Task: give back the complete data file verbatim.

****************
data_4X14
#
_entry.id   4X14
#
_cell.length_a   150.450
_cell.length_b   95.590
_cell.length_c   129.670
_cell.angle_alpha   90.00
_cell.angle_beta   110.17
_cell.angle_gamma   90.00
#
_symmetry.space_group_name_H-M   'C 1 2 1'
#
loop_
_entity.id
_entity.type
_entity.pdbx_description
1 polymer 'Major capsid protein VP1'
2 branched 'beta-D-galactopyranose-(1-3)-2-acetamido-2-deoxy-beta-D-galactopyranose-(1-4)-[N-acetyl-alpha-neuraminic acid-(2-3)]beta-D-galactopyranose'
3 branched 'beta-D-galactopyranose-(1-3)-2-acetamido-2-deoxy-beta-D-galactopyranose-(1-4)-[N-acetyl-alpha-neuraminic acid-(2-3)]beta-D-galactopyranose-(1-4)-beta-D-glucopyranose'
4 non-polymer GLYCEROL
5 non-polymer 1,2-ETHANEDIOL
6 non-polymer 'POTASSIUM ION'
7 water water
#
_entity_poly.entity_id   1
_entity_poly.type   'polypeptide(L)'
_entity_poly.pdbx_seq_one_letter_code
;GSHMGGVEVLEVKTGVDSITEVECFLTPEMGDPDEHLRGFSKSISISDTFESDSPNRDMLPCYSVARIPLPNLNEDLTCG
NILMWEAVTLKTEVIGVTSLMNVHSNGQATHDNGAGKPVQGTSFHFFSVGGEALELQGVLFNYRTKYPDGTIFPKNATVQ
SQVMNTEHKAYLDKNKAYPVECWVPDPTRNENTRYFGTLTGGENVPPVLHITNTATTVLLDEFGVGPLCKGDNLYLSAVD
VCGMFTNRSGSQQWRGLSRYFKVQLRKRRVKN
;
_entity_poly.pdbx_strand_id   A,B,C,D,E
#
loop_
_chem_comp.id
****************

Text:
data_4X14
#
_entry.id   4X14
#
_cell.length_a   150.450
_cell.length_b   95.590
_cell.length_c   129.670
_cell.angle_alpha   90.00
_cell.angle_beta   110.17
_cell.angle_gamma   90.00
#
_symmetry.space_group_name_H-M   'C 1 2 1'
#
loop_
_entity.id
_entity.type
_entity.pdbx_description
1 polymer 'Major capsid protein VP1'
2 branched 'beta-D-galactopyranose-(1-3)-2-acetamido-2-deoxy-beta-D-galactopyranose-(1-4)-[N-acetyl-alpha-neuraminic acid-(2-3)]beta-D-galactopyranose'
3 branched 'beta-D-galactopyranose-(1-3)-2-acetamido-2-deoxy-beta-D-galactopyranose-(1-4)-[N-acetyl-alpha-neuraminic acid-(2-3)]beta-D-galactopyranose-(1-4)-beta-D-glucopyranose'
4 non-polymer GLYCEROL
5 non-polymer 1,2-ETHANEDIOL
6 non-polymer 'POTASSIUM ION'
7 water water
#
_entity_poly.entity_id   1
_entity_poly.type   'polypeptide(L)'
_entity_poly.pdbx_seq_one_letter_code
;GSHMGGVEVLEVKTGVDSITEVECFLTPEMGDPDEHLRGFSKSISISDTFESDSPNRDMLPCYSVARIPLPNLNEDLTCG
NILMWEAVTLKTEVIGVTSLMNVHSNGQATHDNGAGKPVQGTSFHFFSVGGEALELQGVLFNYRTKYPDGTIFPKNATVQ
SQVMNTEHKAYLDKNKAYPVECWVPDPTRNENTRYFGTLTGGENVPPVLHITNTATTVLLDEFGVGPLCKGDNLYLSAVD
VCGMFTNRSGSQQWRGLSRYFKVQLRKRRVKN
;
_entity_poly.pdbx_strand_id   A,B,C,D,E
#
loop_
_chem_comp.id